Toronto Mayor John Tory held an emergency public health meeting in early August after a spike in deadly drug overdoses in the city. There have been 20 overdose cases since July 27, with six occurring in the same week. The mayor said these deaths were preventable and are causing devastation to families and to various Toronto neighbourhoods. But, what exactly is the culprit behind this deadly string of overdoses?
The suspected drug is thought to be fentanyl. Police suspect people may be buying drugs laced with fentanyl without the buyers knowledge. The rise of fentanyl drug use in Toronto is all too familiar in other parts of Canada like Vancouver, that have been dealing with the rise of this deadly drug. This opioid, often manufactured In China, has made its was to the streets of Toronto. The effects offer a bliss-like state similar to heroin, but with fatal consequences.
Fentanyl is often mixed in with other drugs like cocaine or molly, and people are none the wiser. People assuming they are partaking in casual drug use can find themselves with the highly addictive fentanyl in their bodies.
Fentanyl hydrochloride is an extremely potent pain reliever and has been used in the medical community for decades. It is even offered in some pharmacies in patch and lollipop form. Because fentanyl is so potent, the white powder can be easily mixed with cocaine, powdered sugar, and can be passed of as heroin or even OxyContin tablets.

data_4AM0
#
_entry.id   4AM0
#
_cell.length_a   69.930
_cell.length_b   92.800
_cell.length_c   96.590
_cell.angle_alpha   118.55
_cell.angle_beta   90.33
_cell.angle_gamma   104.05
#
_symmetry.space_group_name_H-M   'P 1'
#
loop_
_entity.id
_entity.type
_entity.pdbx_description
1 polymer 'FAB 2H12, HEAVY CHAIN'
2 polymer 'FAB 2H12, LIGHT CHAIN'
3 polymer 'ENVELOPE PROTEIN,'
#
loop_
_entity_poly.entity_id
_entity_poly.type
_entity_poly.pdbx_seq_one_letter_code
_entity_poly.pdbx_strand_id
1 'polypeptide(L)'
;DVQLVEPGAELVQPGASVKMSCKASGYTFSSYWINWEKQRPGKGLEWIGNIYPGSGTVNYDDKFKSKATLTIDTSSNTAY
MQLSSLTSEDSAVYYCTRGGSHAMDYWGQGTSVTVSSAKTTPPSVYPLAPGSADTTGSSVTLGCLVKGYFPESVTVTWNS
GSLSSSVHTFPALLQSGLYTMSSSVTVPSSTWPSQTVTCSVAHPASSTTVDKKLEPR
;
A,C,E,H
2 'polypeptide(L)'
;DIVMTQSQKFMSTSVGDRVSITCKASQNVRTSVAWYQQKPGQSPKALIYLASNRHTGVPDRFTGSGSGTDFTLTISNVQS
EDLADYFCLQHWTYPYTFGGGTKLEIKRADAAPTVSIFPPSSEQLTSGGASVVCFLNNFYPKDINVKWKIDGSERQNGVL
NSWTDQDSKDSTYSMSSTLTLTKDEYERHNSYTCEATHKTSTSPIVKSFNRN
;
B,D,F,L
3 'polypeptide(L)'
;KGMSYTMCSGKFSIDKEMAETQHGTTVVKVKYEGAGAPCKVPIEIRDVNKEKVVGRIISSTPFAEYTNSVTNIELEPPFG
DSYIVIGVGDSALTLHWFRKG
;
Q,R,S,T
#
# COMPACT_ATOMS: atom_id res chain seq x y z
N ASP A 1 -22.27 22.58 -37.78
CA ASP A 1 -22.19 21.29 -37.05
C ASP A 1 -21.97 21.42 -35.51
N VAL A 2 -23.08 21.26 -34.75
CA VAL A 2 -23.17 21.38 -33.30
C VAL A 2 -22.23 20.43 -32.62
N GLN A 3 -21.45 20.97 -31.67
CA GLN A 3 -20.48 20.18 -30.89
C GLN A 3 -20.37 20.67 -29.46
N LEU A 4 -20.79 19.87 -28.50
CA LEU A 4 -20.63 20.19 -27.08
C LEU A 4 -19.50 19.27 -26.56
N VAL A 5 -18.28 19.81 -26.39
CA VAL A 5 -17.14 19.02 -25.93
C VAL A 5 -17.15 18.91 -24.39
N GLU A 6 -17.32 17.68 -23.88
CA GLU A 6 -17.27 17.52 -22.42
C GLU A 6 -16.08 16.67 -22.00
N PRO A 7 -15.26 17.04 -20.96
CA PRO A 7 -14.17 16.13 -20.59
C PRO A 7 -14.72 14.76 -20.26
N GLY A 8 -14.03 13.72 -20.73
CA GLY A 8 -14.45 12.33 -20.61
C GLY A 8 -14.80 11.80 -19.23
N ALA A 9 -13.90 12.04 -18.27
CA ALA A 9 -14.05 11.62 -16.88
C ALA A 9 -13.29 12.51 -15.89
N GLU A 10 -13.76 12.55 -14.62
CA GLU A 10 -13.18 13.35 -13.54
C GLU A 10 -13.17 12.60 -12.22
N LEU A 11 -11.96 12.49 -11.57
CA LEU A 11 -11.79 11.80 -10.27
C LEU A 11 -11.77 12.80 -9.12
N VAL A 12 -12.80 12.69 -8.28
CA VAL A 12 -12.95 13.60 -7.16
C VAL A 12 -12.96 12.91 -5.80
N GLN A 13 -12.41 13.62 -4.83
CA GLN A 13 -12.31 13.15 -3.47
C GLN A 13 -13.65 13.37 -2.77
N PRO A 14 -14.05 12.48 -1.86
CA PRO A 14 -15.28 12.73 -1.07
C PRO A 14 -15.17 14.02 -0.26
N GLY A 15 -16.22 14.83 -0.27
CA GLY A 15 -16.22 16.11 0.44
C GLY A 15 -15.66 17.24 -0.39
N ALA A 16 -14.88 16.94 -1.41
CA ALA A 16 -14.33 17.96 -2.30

It is clear there is a drug problem in Toronto that is causing deadly harm. The next step is addressing the issue and possible solutions. The most commonly used opioid receptor and reverse overdose drug is Nalaxone. Nalaxone will be offered at safe injection sites in the city at safe injection sites set to open this fall. Toronto Public Health has set up an interim site at their downtown office for safe injections, where drug users can be monitored and take their drugs in a safe environment. Future permanent sites are planned at various spots in the city and will be granted federal exemptions from the Controlled Drugs and Substance Control Act under the Health Minister.
Harm reduction and outreach workers applaud the effort in establishing safe injection sites, but many feel the City of Toronto is too big for the number of sites being proposed.
Over the weekend a pop-up overdose prevention site appeared in Moss Park to start offering assistance. Zoe Dodd, a harm reduction worker said 24 people visited the site since the tent opened and workers even helped save the life of one man who overdosed in the tent.
What are your thoughts on the drug overdose epidemic taking place in the city? Leave a comment below.